Robert Cawdrey, A Table Alphabetical (1604)
to the reader:
BY this Table (right Honourable & Worshipfull) strangers that blame our tongue of difficultie, and vncertaintie may heereby plainly see, & better vnderstand those things, which they haue thought hard. Heerby also the true Orthography, that is, the true writing of many hard English words, borrowed from the Greeke, Latine & French, and how to know one from the other, with the interpretation thereof by plaine English words, may be learned and knowne. And children heerby may be prepared for the vnderstanding of a great number of Latine words: which also will bring much delight & iudgement to others, by the vse of this little worke. Which worke, long ago for the most part, was gathered by me, but lately augmented by my sonne Thomas, who now is Schoolemaister in London.
SVch as by their place and calling, (but especially Preachers) as haue occasion to speak publiquely before the ignorant people, are to bee admoni-
[fr] ABandon, cast away, or yeelde vp, to
combustible, easily burnt
from Nathaniel Bailey's New Universal Dictionary (4th ed., 1759), an essay on language history:
from Nathaniel Bailey's Dictionarium Britannicum (1730) --
Bailey uses woodcuts to illustrate some words:
A Foreigner finds it very difficult to learn how to pronounce our a, in different Words; it having four distinctly differing Sounds; two long, as in Wake, Wall; and two short, as in Wax, Was, and hardly any Rules how to distinguish them, but what are liable to a greater Number of Exceptions.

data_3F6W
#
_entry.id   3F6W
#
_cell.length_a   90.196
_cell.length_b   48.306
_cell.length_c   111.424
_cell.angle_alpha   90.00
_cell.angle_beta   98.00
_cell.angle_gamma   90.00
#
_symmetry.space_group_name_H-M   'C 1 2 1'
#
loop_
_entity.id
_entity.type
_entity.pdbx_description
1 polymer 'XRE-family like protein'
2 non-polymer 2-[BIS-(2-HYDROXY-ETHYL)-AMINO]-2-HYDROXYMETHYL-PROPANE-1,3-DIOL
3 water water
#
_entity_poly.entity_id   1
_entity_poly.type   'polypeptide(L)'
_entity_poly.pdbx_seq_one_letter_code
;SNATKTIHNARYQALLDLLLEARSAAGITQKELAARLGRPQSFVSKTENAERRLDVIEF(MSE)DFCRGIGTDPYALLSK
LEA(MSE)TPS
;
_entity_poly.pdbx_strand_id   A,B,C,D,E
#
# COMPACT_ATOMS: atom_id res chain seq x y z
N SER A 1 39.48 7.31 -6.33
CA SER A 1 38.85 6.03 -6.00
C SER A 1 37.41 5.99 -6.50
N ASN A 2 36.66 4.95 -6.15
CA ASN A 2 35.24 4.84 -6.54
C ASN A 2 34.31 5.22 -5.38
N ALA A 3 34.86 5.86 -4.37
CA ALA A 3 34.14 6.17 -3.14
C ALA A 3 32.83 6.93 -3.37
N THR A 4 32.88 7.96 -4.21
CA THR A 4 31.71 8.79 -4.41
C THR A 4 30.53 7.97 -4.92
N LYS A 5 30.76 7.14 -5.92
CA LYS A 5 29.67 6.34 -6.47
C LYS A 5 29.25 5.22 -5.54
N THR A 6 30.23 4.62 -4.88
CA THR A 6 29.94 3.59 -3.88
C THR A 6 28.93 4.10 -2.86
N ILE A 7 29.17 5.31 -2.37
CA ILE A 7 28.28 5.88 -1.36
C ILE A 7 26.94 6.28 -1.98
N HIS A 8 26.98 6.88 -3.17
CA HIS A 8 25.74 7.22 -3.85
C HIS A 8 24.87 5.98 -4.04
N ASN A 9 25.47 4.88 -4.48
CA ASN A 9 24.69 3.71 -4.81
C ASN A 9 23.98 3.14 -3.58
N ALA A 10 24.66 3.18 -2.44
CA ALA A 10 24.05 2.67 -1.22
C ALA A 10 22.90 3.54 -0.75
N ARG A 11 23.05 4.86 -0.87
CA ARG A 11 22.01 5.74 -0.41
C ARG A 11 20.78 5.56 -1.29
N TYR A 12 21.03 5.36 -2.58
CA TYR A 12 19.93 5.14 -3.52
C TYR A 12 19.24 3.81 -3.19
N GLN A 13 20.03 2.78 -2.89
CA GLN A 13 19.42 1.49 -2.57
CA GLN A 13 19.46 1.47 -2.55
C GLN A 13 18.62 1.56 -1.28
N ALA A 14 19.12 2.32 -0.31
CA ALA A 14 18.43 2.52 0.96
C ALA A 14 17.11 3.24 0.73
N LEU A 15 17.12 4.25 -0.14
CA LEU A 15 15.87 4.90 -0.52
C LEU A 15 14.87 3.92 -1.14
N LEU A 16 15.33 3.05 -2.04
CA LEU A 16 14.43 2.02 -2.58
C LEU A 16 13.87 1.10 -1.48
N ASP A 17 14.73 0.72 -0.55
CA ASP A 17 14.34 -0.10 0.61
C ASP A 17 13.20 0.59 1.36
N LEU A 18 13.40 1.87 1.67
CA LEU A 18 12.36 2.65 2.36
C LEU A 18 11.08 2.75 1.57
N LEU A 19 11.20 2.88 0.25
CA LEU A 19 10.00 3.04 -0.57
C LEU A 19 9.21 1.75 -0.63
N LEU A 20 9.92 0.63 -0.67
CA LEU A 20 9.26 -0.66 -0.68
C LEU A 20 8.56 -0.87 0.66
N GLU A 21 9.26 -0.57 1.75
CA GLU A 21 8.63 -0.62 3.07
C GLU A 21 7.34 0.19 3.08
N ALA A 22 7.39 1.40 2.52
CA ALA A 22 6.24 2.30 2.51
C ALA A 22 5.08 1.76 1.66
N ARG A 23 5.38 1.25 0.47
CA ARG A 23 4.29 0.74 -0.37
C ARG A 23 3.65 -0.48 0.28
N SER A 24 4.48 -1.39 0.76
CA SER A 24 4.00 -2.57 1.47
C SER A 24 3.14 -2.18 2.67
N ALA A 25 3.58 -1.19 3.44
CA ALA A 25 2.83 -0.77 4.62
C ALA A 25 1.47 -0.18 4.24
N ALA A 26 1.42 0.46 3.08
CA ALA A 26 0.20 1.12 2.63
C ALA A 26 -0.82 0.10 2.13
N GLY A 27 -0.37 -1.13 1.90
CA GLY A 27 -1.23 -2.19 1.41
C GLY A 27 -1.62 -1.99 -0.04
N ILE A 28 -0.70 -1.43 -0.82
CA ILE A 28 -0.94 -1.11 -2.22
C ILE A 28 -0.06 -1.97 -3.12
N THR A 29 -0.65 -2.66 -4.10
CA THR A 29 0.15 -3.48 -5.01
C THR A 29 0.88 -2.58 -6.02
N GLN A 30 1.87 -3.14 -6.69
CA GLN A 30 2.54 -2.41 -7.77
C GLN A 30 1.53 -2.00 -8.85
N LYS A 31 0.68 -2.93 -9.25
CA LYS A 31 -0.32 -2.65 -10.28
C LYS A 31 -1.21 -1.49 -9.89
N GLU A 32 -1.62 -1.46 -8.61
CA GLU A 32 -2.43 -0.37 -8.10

The Dipthongs form'd with it are liable to as great Difficulties.
Bailey distinguished astrology and astronomy:
Bailey even gives some advice on WMD:
Some illustrations are basic:
some are more complex, like this illustration of a logarithmic curve:
Samuel Johnson's Dictionary (1755)
The dictionary includes --
Giglet - a wanton
Fireman - a man of violent passions
and these --
peacock is derived from "peak cock, from the tuft of feathers on its head". In fact, the word is based on the Old English bird name pea, in turn derived from the Latin pava.
Johnson defines windward and leeward as synonyms, when in fact they are opposites (he also says that leeward is an adjective, windward, an adverb):
some are witty insults, like this dig at Boswell and his fellow Scots:
and some are self-deprecating: